Thursday, October 20, 2011

Revisiting Peltoperlids (Roach-like Stoneflies): The Question of Genus


A friend of mine contacted me yesterday, asking how I had determined that the Roach-like Stoneflies that I've found in our streams are genus Tallaperla.  She also enclosed a photo of a Peltoperlid she had just found which -- like the nymph in the photo above -- had very clear "dark pigment spots located lateral to [the] ecdysial suture on [the] meso- and metanota" (Stewart and Stark, Nymphs of North American Stonefly Genera, p. 292.).  Those spots are a defining characteristic of the genus Peltoperla -- they are not found on Tallaperla nymphs.

Well, what to say?  Clearly this was one of those places where I had reached a hasty conclusion without doing my homework.  In my defense, I was following the key in Peckarsky, Freshwater Macroinvertebrates, p. 62) which does not distinguish the two genera.  But it was time to revisit this issue.  So I turned to more detailed sources of information, consulting, specifically, 1) Stewart and Stark (the book mentioned above, pp. 292 --- 306) and 2) Merritt, Cummins, and Berg, ed., Aquatic Insects of North America, p. 318.  In the latter we read: Peltoperla -- "Four paired, light-colored round spots on pronotum; paired dark pigment spots on meso- and metanota"; Tallaperla -- "Pronotum without paired, light round spots; prominent dark spots absent from meso- and metanota."

Stewart and Stark, of course, go into much greater detail, noting that there are three Peltoperlid genera that inhabit Appalachian ("our") streams: Peltoperla, Tallaperla, and Viehoperla.   We can rule out Viehoperla for the nymphs that I've found.  Number one, because it is not attested in the state of Virginia (though clearly, that's not conclusive).   But number two, because the thoracic gills on Viehoperla nymphs are single, but they're double on the other two genera.  All of the nymphs that I've found have "double" gills (see the picture above).  (Viehoperla is discussed in detail, and fully illustrated, by Stewart and Stark on pp. 302-306.)

On the genus Peltoperla, Stewart and Stark (p.292) make the following points: "Diagnostic Characters: (1) roachlike habitus, (2) gills absent on prothorax, but PS2 and PS3 [those at the base of the meso- and metanota] double, and (3) dark pigment spots located lateral to ecdysial suture [the line running down the middle of the back] on meso- and metanota."  They continue, "The other Appalachian genera Tallaperla and Viehoperla also have the general roachlike habitus, but Viehoperla nymphs have gills PS2 and PS3 single, and Tallaperla nymphs lack the dark meso- and metanotal pigment spots."  In  describing this genus elsewhere they add -- in agreement with Merritt, Cummins and Berg -- that these nymphs are "brown with circular pale markings on [the] pronotum."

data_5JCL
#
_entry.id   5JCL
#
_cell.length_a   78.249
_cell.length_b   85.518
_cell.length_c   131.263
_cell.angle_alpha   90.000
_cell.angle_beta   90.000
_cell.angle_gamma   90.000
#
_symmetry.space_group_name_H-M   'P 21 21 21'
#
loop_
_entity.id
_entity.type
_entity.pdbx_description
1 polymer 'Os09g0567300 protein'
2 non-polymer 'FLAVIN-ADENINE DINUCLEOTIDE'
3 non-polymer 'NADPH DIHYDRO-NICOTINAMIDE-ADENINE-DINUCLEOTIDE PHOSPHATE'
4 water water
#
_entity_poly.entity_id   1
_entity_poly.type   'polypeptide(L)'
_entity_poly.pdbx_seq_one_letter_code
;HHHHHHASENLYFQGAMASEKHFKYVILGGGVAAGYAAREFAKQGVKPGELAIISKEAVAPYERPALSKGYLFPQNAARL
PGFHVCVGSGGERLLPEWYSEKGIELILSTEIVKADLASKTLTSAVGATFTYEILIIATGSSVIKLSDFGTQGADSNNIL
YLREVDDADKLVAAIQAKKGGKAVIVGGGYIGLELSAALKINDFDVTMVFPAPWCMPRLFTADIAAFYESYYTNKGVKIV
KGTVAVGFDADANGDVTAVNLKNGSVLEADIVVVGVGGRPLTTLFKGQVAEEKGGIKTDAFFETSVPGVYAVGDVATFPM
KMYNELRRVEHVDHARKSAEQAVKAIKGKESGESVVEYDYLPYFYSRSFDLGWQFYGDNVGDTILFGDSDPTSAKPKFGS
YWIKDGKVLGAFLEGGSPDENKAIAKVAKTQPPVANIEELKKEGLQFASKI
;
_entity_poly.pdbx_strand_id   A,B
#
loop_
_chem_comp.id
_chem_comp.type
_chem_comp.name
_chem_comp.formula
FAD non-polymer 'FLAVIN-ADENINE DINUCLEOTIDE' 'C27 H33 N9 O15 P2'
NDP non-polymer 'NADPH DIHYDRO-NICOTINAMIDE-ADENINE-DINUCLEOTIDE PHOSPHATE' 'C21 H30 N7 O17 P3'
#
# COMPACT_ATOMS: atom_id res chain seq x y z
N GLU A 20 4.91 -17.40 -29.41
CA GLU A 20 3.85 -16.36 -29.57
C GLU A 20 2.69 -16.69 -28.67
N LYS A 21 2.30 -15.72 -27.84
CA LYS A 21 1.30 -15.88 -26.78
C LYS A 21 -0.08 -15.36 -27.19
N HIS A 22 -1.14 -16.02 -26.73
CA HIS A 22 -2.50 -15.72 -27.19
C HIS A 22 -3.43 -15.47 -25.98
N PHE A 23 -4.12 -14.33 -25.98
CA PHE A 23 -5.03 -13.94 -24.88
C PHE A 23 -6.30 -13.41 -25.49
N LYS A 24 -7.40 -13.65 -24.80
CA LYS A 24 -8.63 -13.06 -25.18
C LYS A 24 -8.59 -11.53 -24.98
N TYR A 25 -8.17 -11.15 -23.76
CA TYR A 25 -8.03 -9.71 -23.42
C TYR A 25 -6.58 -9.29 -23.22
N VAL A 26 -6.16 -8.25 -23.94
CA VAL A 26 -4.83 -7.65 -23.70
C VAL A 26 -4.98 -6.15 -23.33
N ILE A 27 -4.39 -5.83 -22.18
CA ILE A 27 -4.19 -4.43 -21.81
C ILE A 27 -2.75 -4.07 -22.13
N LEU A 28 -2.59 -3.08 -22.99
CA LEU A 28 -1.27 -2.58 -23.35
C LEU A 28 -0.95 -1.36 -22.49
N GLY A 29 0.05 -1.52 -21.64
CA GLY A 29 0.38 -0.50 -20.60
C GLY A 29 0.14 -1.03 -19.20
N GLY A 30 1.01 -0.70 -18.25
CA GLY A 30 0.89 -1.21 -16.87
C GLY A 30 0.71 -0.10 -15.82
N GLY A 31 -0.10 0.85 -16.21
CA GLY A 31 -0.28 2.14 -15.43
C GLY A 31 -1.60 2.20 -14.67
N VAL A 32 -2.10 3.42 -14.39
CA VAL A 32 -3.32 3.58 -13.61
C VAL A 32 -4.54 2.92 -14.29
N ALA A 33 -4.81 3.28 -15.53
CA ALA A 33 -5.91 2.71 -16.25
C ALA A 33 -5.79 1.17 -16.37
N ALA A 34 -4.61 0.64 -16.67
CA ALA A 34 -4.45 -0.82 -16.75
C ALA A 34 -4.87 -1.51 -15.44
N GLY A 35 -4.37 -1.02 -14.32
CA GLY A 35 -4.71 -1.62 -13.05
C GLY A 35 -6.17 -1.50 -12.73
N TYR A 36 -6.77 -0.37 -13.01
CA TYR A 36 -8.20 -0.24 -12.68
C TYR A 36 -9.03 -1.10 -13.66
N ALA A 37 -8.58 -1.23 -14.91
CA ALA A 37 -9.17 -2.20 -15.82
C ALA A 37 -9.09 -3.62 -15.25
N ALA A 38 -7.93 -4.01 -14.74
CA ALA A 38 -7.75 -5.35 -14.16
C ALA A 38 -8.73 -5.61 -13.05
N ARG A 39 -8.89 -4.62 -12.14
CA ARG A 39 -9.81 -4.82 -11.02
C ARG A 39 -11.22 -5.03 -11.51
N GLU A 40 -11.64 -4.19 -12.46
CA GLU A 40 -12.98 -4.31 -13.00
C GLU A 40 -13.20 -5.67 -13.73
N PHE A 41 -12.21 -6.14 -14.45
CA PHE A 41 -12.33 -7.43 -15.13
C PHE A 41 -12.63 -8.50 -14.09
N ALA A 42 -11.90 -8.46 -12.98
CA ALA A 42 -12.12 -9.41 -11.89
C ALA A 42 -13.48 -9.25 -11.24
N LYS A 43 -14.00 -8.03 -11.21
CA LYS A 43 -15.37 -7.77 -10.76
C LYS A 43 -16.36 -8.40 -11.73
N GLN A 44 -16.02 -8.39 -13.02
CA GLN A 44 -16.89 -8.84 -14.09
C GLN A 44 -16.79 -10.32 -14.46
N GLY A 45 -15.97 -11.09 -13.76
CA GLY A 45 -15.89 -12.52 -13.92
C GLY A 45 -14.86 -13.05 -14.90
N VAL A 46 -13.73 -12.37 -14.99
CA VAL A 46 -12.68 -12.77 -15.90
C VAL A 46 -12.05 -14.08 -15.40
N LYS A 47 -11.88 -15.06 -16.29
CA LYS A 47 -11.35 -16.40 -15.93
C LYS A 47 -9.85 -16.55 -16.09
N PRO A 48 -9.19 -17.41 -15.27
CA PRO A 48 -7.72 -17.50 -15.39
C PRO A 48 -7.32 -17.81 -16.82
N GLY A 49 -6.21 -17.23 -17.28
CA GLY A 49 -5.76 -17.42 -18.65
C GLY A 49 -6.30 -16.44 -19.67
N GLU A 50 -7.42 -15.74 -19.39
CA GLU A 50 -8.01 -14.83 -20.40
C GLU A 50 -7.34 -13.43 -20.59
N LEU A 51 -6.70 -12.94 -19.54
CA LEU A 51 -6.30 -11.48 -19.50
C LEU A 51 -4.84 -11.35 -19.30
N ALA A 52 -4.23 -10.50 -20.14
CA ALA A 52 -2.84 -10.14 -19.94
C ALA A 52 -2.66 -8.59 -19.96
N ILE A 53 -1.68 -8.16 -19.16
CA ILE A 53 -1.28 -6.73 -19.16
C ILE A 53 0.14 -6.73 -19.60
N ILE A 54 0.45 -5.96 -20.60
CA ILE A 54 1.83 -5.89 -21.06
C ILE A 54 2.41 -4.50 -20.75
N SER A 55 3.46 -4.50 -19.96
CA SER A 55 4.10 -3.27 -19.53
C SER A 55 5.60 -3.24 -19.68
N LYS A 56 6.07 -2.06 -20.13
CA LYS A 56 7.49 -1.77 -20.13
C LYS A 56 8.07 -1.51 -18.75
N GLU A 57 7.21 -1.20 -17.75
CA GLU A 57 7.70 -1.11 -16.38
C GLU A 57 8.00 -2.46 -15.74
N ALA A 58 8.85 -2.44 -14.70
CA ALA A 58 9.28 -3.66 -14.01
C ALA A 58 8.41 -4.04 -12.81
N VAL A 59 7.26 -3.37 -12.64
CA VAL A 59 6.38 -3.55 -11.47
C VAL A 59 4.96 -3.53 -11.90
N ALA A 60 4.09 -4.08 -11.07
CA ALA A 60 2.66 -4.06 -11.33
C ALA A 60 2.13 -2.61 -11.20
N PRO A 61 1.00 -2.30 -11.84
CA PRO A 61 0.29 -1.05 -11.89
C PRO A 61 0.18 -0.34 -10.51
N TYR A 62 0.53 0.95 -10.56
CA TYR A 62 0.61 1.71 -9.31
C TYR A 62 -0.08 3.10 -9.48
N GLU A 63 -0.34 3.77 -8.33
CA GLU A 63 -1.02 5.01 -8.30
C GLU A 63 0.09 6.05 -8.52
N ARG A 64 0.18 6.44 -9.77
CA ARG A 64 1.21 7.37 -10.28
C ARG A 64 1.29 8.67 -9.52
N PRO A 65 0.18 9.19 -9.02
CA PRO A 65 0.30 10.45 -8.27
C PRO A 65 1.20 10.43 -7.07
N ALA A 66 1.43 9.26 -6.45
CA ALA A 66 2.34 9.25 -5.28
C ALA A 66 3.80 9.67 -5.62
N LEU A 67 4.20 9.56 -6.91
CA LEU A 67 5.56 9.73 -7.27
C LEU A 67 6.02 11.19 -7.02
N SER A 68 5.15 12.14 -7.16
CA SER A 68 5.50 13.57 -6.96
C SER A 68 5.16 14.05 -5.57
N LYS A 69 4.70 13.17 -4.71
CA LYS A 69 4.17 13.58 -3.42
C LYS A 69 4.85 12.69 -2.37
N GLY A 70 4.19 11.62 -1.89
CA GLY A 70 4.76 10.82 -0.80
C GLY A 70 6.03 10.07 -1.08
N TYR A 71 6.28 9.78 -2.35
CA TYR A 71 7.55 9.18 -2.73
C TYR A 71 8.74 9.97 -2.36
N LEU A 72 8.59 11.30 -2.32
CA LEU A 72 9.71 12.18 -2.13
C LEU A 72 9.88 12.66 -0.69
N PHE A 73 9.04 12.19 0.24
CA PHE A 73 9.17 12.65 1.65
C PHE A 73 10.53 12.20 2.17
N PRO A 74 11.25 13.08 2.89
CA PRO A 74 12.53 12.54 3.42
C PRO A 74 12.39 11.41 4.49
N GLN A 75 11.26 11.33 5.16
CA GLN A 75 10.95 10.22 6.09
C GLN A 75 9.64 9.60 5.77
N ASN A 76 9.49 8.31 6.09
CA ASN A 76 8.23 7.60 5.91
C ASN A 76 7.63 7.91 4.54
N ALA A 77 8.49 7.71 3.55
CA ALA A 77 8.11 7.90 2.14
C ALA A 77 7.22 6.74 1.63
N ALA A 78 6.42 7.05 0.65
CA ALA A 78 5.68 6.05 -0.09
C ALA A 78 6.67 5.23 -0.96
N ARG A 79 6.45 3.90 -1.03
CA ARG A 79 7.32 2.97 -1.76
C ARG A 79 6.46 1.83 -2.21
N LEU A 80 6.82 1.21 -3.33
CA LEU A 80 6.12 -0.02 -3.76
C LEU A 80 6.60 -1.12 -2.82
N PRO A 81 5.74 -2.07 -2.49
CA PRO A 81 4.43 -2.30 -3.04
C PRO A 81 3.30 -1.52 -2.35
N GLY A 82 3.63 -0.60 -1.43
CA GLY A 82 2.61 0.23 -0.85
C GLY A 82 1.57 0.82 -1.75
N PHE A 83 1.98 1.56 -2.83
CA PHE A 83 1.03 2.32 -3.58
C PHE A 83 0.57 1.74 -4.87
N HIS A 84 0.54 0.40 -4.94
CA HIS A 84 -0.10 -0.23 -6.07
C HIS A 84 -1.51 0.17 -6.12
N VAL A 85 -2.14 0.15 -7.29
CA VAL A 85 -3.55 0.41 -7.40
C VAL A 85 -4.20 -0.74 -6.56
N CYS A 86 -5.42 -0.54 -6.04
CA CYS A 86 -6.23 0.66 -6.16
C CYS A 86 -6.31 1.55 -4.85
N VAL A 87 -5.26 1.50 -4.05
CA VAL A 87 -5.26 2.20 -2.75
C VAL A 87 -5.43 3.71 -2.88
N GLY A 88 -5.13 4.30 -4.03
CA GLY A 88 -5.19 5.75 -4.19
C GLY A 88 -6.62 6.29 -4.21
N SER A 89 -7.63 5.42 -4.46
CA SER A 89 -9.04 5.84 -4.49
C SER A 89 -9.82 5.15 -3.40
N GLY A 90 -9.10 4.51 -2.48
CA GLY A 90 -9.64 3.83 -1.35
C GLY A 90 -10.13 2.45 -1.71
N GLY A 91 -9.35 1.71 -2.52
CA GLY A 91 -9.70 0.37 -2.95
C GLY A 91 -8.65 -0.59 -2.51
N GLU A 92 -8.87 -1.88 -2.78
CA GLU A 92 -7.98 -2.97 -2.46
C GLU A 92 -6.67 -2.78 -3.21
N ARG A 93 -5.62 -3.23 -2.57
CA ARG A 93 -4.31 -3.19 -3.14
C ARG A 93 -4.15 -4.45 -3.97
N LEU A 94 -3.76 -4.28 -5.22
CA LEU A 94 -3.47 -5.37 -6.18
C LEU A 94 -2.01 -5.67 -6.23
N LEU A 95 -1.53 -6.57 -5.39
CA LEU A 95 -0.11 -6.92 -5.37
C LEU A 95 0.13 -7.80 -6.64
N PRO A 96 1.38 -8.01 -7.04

So, for Peltoperla -- we should see "dark pigment spots" on the meso- and metanota and "four, paired, light-colored round spots on the pronotum."  However, it is my understanding that the light-colored spots on the pronotum are not always there, and that the presence or absence of these should not be used for identification.  (Private correspondence from an expert with the North Carolina Division of Water Quality.)

All of that to say, that I'm now convinced that the Roach-like stonefly pictured at the top of the page is genus Peltoperla.



So too is this one.


Both of these nymphs are from a small tributary to the Moormans in Sugar Hollow, the former found on 4/20, the latter (the photo directly above) on 6/13.  And note that the nymph in the photo above is fully mature, with dark wing pads -- ready to hatch.

Contrast that with the nymph in the following photo.


This nymph was found in the Rapidan River on 5/4.  It's also fully mature -- but there are no dark pigment spots on the meso- and metanota.   Not Peltoperla -- it must be Tallaperla.  So too is the following nymph found in the Rapidan River on 2/23.


So there you have it.  Clearly we have both Peltoperla and Tallaperla Peltoperlids crawling around in our streams.  Now, the streams where these different genera were found are really quite different in nature.  Though the one  -- the Moormans trib -- is small and drops sharply down the side of a mountain, the other -- the Rapidan -- is a wider stream with reduced gradient in the areas where I sample.
Still, they both make good habitat for Peltoperlids: clean, cold, rocky water in forested land where the stoneflies can find lots of leaf packs (that's where they like to live).

One final point.  Though I cannot see any "paired, light spots" on the pronota of the Peltoperla nymphs in the pictures above, I can make them out, using my microscope, on a small nymph that I had preserved.


Maybe they're just harder to see when a nymph ages and darkens in color.

So we've learned something, thanks to my friend who enjoys the work of genus and species ID as much as I do, and who has a very good eye for detail.
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Additional note:  From what we have read, our Peltoperlas are probably Peltoperla arcuata and the Tallaperlas are Tallaperla maria.  For more information on the types of streams in which these species ae found, see: http://www.hindawi.com/journals/psyche/1995/061675/abs/.

1 comment:

  1. yeah my thesis (VT 1994) looked at both genera in some streams in Shenandoah N.P. Most of the streams supporting peltoperla were smaller and supported only dace as fish predators... one exception was a shallow gravel shoal on larger stream that had lots of brookies... but then the fish were not in the 1 cm water flowing over the gravel....
    your photos look correct; good job.

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